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X3 E83 (2004 - 2010)
Talk about the E83 BMW X3 in this forum!

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  #1  
Old 09-08-2010, 05:26 PM
szee1 szee1 is offline
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CCV time, oh and DISA too.

Not sure if anyone has had to do this yet but thought I would share my experience. Roughly 2 weeks ago my wife's 04 2.5 (I have the same year 3.0) had a rough idle on start and the accompanying service engine light. I hadn't installed the BMW scanner in my garage computer yet so I used the generic scanner and found it was running lean. A quick browse on the internet suggested it could be the mass airflow sensor or a leaking intake hose. No problem I thought, just swap the sensor from my 3.0 to hers and check. Not so fast quack foo. The sensors are different diameters which makes sense given the engine size difference so that idea was out the door. Checking the intake hoses is not a simple matter as they appear to have built the vehicle around it so I opted to take the lazy route and ignore it until I can come up with a better idea.

A few days later (she continued to drive it) she told me that she had a cloud of smoke on engine start which gave me more information to diagnose the problem. Well, really it was a google diagnosis but the long and short is that these symptoms were indicative of an oil separator failure. This is also known as a ccv or cvv and is basically a high tech pcv valve.

Now that I knew what the problem was, I needed parts. Fortunately the link I looked at for the diy included a link to Tischer BMW which sold a kit which included the cvv and the necessary hoses for 150 bucks shipped. Ok, not too bad. Let's give the Henderson BMW folks a call and see if they can come close (when possible I like to support the local businesses). First they advise me that they don't sell it as a kit and second, all the parts I required would be roughly 450 bucks. And he didn't even seem embarrassed about this. So much for shopping local. 6 days later, UPS is at the door with my parts. Thanks Tischer.

So now, onto the repair. First off, I did not take pictures and really, if you look at this link the process is almost identical and I couldn't do as good a job documenting it so why bother. Fantastic diy by Starless.
http://www.forums.bimmerfest.com/sho...d.php?t=417819

This repair was on a 3 series but almost identical with these few exceptions.
1- You will have to remove the strut bar.
2- The intake hose is one piece and is a pita.
3- Oil dipstick tube is attached (bolted) to the motor mount and bolt will have to be removed.
4- You do not have to remove the cabin filter area as the X3 has enough clearance.

Things proceeded fairly well however the DISA valve (this sits on the side of the intake manifold) is a major pain to remove as there is very little clearance between the strut tower and the manifold. You can remove a fastener on the plastic liner attached to the strut tower and push this in which will buy you fractions of an inch more which basically works. Ok, DISA out but hmmmm, why is the DISA flap moving back and forth with no resistance. Time to google again. Ok, not good. Common failure and potentially another couple hundred bucks. But wait, gotta love YouTube.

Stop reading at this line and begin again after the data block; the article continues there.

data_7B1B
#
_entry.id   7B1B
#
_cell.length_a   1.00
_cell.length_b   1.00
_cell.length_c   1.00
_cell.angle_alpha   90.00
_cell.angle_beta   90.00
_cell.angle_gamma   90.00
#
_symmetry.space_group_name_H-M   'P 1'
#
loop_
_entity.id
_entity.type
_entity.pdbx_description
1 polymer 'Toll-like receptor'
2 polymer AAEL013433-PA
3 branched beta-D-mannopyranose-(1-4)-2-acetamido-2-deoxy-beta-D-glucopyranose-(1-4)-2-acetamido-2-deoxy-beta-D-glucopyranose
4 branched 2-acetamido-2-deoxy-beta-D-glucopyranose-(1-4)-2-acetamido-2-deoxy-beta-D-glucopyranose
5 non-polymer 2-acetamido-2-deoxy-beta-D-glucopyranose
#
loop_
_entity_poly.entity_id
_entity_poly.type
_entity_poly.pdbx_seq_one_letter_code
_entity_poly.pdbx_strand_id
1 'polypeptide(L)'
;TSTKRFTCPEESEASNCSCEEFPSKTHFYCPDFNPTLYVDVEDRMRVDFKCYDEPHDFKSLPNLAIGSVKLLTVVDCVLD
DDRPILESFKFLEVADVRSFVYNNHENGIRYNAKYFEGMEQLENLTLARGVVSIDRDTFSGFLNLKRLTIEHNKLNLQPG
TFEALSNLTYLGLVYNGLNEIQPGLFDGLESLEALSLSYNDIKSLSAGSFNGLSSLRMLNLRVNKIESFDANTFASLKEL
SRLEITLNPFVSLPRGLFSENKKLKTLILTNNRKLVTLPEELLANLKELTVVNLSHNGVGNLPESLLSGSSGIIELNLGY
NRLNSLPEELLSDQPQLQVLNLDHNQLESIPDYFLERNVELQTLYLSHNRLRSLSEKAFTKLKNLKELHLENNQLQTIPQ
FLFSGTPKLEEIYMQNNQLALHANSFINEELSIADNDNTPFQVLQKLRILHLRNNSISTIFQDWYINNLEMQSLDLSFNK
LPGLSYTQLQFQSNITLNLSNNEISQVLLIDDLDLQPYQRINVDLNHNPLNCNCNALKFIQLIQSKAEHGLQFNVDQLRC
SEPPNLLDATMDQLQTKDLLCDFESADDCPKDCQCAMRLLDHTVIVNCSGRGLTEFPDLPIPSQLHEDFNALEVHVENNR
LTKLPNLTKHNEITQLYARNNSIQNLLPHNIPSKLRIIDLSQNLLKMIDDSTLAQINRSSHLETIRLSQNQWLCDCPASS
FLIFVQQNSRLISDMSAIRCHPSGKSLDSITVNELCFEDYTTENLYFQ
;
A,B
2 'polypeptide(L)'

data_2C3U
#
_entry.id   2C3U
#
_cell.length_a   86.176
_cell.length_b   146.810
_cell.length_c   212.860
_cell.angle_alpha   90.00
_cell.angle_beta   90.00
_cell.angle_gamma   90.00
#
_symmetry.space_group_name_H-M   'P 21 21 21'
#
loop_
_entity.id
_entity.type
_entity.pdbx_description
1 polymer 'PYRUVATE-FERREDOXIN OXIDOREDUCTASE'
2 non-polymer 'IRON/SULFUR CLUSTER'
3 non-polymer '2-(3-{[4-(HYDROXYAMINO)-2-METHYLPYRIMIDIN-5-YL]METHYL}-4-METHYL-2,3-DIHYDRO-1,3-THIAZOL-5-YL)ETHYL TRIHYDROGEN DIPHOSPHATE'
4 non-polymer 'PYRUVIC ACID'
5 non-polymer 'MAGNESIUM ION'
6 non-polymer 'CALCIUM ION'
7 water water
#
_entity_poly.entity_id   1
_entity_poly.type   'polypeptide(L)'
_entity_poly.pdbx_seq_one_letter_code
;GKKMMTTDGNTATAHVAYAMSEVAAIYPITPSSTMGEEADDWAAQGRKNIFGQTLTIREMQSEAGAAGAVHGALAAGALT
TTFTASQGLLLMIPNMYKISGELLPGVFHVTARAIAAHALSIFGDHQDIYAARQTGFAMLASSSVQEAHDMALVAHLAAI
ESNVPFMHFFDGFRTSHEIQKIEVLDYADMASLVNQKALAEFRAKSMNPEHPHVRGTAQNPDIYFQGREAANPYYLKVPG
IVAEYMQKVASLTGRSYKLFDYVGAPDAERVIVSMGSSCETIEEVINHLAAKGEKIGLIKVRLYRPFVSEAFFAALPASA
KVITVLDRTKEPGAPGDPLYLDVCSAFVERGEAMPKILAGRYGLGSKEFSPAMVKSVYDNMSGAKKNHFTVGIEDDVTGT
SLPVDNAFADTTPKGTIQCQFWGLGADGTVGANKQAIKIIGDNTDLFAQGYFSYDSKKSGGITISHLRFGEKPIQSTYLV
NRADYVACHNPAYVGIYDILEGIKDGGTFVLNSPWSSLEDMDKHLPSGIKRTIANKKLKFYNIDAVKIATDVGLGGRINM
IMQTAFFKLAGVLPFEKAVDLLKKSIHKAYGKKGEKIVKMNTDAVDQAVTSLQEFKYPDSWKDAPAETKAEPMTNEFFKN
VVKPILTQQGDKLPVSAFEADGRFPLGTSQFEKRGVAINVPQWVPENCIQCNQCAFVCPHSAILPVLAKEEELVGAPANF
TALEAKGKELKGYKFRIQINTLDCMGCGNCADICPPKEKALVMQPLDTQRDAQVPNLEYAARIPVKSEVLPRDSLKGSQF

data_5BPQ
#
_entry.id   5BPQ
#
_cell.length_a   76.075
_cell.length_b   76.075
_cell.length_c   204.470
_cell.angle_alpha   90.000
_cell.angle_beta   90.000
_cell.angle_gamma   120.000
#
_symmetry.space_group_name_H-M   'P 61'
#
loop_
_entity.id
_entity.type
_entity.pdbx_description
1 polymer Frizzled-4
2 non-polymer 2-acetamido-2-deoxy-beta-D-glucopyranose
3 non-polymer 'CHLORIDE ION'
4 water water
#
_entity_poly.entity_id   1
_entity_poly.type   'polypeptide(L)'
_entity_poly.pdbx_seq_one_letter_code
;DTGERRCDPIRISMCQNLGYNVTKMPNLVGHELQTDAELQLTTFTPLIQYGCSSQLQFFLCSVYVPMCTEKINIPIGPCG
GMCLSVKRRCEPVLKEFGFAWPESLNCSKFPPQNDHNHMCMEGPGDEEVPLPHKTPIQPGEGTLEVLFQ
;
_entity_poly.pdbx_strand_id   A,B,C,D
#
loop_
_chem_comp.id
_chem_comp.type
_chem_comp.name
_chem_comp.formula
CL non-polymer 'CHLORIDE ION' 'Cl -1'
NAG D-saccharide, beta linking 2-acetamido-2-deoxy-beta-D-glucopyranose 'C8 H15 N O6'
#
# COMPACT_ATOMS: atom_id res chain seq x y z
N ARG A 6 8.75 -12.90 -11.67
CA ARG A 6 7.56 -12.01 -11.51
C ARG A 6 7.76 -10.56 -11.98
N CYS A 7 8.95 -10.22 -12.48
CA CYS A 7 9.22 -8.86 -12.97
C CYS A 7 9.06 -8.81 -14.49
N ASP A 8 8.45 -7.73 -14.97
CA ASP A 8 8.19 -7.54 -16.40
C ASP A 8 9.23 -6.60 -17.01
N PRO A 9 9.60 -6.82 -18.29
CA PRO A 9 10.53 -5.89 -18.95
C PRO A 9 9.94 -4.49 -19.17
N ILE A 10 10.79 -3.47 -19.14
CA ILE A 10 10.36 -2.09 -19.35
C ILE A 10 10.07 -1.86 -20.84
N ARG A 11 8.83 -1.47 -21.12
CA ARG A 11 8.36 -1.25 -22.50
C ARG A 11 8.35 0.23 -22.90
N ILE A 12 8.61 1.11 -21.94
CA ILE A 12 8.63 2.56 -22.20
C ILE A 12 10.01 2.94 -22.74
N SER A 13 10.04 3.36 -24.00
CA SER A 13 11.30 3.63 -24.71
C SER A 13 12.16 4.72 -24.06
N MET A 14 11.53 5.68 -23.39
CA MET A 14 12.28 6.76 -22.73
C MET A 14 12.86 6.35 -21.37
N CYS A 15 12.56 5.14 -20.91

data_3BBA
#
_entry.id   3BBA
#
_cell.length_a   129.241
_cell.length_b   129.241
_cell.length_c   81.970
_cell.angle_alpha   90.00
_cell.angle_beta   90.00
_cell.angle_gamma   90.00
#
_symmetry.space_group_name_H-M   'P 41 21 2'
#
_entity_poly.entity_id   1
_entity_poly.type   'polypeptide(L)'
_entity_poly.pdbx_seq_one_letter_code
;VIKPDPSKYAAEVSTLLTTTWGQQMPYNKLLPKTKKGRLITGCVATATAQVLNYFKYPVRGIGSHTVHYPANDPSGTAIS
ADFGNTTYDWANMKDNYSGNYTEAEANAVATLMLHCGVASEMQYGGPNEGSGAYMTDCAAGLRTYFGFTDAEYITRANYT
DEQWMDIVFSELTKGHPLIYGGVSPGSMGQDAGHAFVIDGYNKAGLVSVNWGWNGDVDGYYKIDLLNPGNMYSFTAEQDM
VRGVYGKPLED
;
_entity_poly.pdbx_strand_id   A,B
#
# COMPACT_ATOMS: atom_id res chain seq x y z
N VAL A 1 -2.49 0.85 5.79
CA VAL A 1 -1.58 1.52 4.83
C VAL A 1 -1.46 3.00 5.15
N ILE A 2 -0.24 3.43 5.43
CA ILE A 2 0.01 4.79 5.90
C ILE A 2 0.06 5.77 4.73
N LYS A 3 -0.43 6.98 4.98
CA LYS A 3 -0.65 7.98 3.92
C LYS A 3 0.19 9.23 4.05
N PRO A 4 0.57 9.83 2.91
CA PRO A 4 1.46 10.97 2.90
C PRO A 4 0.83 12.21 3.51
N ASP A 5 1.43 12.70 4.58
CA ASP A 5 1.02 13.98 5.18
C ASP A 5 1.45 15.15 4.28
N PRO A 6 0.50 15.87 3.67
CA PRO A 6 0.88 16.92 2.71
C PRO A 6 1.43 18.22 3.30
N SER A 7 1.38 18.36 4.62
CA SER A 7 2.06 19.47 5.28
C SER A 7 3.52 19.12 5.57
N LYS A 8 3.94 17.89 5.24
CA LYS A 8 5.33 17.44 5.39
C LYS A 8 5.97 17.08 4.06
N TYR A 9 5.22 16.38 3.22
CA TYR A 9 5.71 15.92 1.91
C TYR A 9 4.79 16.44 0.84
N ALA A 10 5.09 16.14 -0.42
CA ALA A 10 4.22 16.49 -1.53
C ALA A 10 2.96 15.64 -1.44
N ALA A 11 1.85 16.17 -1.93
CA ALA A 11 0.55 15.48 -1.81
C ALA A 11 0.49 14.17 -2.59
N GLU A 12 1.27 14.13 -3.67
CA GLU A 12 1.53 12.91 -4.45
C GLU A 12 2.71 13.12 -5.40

So I mix up some epoxy, do the DISA repair and let this set while I complete the rest of the cvv repair. The hose which runs from the cvv to the oil dipstick tube looks ok but when I pull back the insulated cover, it appears to have melted and sucked inward with a dime size hole (see pics at bottom of post). Well that's good news and means I am on the right track. Perhaps the cvv is fine but at this point I am going to replace it anyhow and quite honestly I don't think I could have replaced the rest of the hoses without pulling out the cvv anyhow. The rest of the repair was fairly simple and total time including the DISA repair was 5 hours. Having done this once, I am pretty sure I could get this down to 4 hours. Connecting the hoses to the cvv was fairly easy and didn't require a lot of extra effort, which after having read the original diy had me concerned.

Anyhow, fairly simple job and running well. As a side note, from the time we purchased this we had noticed very minor surging at lower rpms during a constant speed (say roughly 30-35 mph). I am wondering if the DISA failure was causing this and while I didn't notice it after my test drive, too early to declare this resolved.
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  #2  
Old 09-08-2010, 08:03 PM
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X3-terrestrial X3-terrestrial is offline
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Good job, I did this to our e46 last year. Tighter spaces=not fun to work on.
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  #3  
Old 09-09-2010, 07:16 AM
UncleJ UncleJ is online now
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Nice job! I suppose one of these days I will understand why this complex system is so much better than a plain old PVC valve.
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  #4  
Old 09-09-2010, 07:28 AM
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X3emist X3emist is offline
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CCV is complex on most cars now

This complexity is due to emissions requirements and testing.
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  #5  
Old 09-09-2010, 01:12 PM
szee1 szee1 is offline